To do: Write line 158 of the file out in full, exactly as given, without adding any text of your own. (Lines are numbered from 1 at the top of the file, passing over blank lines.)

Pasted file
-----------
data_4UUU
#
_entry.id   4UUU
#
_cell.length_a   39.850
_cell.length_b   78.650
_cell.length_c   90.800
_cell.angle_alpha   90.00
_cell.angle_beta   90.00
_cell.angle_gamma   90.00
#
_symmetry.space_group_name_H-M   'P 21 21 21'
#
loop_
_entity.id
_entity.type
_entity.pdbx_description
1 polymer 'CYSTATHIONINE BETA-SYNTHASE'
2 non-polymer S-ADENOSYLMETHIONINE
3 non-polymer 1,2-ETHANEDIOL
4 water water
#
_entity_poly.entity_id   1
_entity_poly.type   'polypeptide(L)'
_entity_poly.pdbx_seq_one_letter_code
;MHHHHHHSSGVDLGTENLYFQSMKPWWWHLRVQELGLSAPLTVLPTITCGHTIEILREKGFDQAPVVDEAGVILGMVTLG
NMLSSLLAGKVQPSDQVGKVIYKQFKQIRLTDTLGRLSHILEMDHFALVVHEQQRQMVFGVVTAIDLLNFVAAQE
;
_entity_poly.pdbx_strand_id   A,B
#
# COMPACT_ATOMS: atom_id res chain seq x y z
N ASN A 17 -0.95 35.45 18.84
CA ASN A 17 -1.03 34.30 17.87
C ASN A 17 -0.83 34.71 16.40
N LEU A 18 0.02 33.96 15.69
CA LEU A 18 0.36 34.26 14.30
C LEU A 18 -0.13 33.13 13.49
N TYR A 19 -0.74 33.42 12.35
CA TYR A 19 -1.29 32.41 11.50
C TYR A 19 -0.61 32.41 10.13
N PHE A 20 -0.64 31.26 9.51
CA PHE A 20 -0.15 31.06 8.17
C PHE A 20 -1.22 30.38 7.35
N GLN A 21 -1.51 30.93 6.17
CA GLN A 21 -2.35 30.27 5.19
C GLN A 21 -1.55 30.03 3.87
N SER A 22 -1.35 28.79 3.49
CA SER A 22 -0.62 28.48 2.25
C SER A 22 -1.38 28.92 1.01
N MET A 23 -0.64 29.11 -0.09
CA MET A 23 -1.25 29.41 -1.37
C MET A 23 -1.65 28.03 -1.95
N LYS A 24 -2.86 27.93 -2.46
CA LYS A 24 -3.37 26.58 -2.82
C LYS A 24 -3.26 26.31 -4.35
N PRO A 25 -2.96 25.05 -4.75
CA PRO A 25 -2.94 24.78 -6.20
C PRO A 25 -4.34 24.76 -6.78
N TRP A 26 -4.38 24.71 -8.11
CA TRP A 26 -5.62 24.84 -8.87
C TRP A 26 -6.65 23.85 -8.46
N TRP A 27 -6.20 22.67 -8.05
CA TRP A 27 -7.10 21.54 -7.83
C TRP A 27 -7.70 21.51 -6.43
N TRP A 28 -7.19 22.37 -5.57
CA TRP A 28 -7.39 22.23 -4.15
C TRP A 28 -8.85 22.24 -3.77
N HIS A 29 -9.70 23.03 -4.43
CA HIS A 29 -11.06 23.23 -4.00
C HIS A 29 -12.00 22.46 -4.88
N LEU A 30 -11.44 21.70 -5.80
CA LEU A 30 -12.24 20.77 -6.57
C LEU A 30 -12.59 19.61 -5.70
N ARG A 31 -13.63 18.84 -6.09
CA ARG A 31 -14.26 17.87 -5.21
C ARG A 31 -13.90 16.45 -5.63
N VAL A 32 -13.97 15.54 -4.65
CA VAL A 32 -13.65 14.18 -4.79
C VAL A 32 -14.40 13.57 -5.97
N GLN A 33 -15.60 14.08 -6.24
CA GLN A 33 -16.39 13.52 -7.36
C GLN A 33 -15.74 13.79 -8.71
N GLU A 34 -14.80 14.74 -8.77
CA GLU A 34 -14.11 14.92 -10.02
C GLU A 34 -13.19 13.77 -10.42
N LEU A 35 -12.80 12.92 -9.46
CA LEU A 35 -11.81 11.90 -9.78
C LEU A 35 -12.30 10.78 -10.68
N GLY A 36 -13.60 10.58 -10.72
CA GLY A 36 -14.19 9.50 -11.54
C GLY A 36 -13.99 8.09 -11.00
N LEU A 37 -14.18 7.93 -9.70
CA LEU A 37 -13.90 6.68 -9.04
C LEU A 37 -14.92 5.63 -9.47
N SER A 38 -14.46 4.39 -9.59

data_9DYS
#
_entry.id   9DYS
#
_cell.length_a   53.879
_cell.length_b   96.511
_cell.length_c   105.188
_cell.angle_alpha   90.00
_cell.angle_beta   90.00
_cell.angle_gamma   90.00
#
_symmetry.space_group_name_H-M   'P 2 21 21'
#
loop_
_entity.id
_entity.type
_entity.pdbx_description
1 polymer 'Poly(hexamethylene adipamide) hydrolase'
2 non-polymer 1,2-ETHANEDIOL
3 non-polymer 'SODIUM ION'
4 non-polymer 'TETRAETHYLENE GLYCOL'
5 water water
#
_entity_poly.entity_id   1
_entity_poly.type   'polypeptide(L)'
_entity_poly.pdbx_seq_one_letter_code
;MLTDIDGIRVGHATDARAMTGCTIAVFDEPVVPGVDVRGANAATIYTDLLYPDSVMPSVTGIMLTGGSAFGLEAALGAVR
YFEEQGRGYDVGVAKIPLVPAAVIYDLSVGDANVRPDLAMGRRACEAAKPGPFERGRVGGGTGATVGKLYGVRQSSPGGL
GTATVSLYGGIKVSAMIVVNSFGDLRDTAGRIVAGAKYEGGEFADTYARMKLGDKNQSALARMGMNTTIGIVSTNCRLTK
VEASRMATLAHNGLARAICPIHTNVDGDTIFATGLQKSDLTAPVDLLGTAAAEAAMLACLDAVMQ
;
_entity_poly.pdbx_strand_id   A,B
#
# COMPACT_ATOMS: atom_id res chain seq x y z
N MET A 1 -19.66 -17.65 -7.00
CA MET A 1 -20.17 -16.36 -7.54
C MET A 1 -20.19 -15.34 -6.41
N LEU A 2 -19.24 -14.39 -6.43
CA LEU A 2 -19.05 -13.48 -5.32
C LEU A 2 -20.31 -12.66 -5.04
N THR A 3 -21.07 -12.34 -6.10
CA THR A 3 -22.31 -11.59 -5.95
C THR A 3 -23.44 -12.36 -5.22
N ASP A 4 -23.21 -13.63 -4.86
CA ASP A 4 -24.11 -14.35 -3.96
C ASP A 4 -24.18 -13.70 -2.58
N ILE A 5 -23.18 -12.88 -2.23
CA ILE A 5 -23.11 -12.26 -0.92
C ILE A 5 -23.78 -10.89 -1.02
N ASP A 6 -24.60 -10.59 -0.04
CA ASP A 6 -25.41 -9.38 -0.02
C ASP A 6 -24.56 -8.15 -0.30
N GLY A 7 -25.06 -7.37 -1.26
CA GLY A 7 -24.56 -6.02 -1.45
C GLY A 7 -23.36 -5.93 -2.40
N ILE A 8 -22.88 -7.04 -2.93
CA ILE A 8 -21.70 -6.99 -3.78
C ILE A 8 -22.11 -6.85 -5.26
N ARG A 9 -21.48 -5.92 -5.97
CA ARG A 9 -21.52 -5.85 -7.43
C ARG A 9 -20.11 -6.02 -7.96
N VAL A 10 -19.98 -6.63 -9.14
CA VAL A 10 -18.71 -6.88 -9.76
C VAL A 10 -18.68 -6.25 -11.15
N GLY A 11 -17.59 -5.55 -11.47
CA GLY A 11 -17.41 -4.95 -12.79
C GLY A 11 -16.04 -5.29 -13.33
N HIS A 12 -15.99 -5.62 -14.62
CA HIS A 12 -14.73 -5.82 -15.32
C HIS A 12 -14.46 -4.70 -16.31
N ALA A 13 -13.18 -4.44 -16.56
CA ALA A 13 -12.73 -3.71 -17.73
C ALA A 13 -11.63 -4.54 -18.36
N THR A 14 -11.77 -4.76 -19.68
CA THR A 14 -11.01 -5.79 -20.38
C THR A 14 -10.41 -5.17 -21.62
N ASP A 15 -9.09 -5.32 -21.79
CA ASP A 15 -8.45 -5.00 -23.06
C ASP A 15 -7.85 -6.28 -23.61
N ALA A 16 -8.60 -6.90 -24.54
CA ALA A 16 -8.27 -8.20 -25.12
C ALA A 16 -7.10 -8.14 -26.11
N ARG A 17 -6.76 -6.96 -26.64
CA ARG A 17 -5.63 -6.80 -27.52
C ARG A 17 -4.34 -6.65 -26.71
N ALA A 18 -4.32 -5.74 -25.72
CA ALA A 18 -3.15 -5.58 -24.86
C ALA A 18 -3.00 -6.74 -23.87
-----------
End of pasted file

CA VAL A 10 -18.71 -6.88 -9.76